Wetlands writer, researcher and photographer abn 44 729 917 607




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Nick Romanowski

Wetlands writer, researcher and photographer

ABN 44 729 917 607
80 Aroona Court, Forrest

Victoria, Australia, 3236

(03) 5236 6320

dragonflyaquatics@hotmail.com



Comments on revegetation works along the lower Barham River
Tidal section near bridge
This area has been heavily grazed over a long period of time, so revegetation in many areas has proceeded from scratch, introducing locally sourced trees and shrubs which have thrived on the higher ground near the river. However, in the lower, increasingly salt-affected soils closer to occasionally saline waters, the diversity and vigour of the new plantings decreases and another suite of indigenous plants, as well as some weeds, takes their place.

Successful revegetation in fenced area at left, grazed areas at right.

This planting can therefore be used as a reasonably precise guide to the indigenous species best suited to varying conditions in this general area, and to fine-tune further plantings. A surveyor’s level could be used to map where these grow best fairly precisely, using the lower fringe of the area where all new plantings have thrived as the benchmark below which these more terrestrial species will not grow well.


Below this point a different set of plants becomes dominant, and includes both indigenous and introduced plants, all of them fairly low-growing. These include significant mats of the edible sea celery (Apium prostratum at left) which can be used as a guide to soil salinity by taste alone, as the plants on the higher, less salt-affected ground are bland in flavour, while those on boggy ground close to the water are distinctly tangy. Other mat-forming indigenous plants here include creeping brookweed (Samolus repens) and on the lowest, wettest ground waterbuttons (Cotula coronopifolia); all three of these species can readily be propagated from cuttings.





Apium prostratum




Cotula coronopifolia




Samolus repens


There are also several introduced weeds which may be abundant in places, of which the most conspicuous is bushy starwort (Aster subulatus, at left), an annual daisy which spreads by wind-blown seed. Although a prolific seeder, the tiny seed cannot germinate under mats of indigenous plants, which could be established to out-compete it as it is the most visually jarring of the three weeds.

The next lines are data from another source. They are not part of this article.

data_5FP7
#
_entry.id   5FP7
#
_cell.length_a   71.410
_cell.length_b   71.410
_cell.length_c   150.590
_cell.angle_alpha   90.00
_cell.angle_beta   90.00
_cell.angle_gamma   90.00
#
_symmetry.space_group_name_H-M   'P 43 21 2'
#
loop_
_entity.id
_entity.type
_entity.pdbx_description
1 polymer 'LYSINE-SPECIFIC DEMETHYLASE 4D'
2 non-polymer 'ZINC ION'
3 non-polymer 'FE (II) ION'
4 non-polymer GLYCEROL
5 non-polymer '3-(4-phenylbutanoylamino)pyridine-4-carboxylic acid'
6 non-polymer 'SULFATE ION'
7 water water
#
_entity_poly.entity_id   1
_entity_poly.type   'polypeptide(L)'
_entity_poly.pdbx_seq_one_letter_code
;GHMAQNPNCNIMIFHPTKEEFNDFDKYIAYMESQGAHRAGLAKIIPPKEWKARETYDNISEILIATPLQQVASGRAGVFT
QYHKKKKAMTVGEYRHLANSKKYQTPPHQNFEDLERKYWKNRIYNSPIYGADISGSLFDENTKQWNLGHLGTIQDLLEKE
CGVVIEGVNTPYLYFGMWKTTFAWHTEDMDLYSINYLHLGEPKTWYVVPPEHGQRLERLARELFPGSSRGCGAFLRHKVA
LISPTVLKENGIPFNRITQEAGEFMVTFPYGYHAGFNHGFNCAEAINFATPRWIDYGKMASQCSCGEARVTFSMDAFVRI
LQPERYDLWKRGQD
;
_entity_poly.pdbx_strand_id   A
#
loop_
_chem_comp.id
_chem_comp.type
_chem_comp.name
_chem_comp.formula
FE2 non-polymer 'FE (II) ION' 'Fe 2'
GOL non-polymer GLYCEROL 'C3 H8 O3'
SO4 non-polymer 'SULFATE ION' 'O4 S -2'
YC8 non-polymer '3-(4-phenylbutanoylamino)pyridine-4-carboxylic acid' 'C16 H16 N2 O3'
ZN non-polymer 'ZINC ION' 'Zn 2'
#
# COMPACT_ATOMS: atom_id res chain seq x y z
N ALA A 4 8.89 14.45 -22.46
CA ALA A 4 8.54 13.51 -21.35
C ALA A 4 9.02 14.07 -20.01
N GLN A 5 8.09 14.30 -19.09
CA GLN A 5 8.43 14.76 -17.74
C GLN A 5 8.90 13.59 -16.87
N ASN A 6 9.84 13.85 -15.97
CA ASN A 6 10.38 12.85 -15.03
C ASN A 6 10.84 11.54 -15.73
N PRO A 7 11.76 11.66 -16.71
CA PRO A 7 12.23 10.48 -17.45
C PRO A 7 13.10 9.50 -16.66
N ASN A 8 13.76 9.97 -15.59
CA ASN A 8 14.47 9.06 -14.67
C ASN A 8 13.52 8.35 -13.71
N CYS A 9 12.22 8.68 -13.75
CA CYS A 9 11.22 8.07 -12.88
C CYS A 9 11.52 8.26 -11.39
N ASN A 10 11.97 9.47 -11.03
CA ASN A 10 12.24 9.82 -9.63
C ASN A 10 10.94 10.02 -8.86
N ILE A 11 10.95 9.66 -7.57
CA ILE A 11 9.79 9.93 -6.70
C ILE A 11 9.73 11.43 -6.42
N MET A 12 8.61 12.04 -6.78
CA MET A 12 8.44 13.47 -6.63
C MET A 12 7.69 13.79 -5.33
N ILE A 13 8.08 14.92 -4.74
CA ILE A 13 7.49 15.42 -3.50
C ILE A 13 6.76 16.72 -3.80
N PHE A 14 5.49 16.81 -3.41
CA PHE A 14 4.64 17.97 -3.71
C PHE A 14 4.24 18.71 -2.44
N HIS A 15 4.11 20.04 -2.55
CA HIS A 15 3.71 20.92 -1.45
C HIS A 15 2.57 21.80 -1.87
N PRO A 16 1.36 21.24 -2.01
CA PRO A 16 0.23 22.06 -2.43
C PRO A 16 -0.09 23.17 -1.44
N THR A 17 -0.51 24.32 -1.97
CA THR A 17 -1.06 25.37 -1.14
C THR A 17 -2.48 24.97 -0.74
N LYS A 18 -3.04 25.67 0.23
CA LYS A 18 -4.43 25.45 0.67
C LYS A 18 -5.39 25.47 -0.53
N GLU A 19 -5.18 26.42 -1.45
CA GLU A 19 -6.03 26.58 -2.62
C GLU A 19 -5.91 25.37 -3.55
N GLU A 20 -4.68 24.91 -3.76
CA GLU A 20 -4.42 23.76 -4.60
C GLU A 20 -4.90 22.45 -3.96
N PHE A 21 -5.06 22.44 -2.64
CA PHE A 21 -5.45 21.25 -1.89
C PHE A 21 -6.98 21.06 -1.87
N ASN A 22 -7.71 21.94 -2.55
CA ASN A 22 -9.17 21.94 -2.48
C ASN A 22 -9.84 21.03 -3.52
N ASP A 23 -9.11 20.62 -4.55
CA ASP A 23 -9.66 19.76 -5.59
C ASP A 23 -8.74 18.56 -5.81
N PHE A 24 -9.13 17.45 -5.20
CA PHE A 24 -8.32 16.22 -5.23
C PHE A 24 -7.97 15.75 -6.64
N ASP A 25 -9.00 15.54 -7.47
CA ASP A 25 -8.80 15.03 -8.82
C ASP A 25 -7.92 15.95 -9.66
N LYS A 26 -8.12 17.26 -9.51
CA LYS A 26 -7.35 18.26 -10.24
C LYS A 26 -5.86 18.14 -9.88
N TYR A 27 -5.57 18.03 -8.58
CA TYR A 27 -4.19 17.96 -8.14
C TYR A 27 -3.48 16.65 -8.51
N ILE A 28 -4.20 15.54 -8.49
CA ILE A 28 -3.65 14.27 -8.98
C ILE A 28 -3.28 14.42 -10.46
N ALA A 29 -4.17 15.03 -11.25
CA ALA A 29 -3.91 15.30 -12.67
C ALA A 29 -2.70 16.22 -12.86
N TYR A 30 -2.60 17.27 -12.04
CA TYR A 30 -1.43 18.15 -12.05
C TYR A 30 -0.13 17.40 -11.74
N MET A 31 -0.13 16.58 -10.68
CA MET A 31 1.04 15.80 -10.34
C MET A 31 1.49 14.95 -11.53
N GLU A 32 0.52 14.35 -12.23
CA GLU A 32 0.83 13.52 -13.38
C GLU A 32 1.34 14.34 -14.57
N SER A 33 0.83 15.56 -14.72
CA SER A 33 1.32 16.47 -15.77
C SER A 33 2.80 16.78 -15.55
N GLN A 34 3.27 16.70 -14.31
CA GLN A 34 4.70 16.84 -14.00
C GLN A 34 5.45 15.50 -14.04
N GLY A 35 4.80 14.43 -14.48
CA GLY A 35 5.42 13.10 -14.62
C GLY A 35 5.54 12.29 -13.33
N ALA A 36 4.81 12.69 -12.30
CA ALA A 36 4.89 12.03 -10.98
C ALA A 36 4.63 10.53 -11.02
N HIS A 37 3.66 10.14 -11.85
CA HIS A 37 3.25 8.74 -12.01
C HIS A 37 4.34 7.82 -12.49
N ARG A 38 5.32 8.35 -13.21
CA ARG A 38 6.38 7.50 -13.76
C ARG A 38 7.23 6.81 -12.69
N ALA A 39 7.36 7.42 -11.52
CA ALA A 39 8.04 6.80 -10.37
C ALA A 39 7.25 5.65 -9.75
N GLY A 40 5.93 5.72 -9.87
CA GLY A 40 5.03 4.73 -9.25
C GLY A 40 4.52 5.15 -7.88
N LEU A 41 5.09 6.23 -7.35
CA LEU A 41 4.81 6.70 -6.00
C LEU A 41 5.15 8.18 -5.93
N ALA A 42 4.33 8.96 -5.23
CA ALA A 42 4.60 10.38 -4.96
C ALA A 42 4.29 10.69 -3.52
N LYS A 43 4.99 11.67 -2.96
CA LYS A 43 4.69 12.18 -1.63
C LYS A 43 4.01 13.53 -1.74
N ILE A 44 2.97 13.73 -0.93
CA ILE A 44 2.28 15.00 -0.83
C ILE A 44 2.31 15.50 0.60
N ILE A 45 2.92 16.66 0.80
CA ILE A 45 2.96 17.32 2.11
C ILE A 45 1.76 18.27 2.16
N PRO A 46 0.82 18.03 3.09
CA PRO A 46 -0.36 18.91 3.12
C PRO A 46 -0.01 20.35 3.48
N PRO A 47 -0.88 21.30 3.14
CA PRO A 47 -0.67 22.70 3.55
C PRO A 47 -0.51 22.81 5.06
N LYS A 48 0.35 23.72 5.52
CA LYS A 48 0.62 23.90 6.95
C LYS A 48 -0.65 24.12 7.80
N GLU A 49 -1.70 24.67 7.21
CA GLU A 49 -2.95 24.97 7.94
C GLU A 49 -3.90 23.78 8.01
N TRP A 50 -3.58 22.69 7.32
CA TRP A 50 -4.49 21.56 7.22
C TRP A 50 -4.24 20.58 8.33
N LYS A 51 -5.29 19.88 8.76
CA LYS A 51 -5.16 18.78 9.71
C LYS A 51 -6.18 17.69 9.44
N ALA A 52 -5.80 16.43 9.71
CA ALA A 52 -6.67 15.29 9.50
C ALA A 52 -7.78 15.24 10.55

Also present is a form of fat hen (Chenopodium album), a larger seeded annual which could be controlled by pulling out over several years, with an emphasis on preventing seed formation.

Buckshorn plantain (Plantago coronopus) is a fairly deep-rooted perennial and would take more effort to remove, but even the largest patches of this weed are fairly localised and are only likely to spread slowly.




In the shallower water, the indigenous common reed (Phragmites australis) is making a comeback now that grazing has been stopped, and is moving back into seasonally flooded soils at an estimated 2 metres per year. This tall grass may need to be replanted along the barren shore of the river facing the caravan park, but should only be used in small quantities here, to tie in visually with the far bank where it is the dominant plant.




Instead, river clubrush (Schoenoplectus tabernaemontani) which forms a large stand near the bridge should be used more extensively here, and this species can easily be grown from seed sown on waterlogged soil in spring.

Eroded streambanks further upstream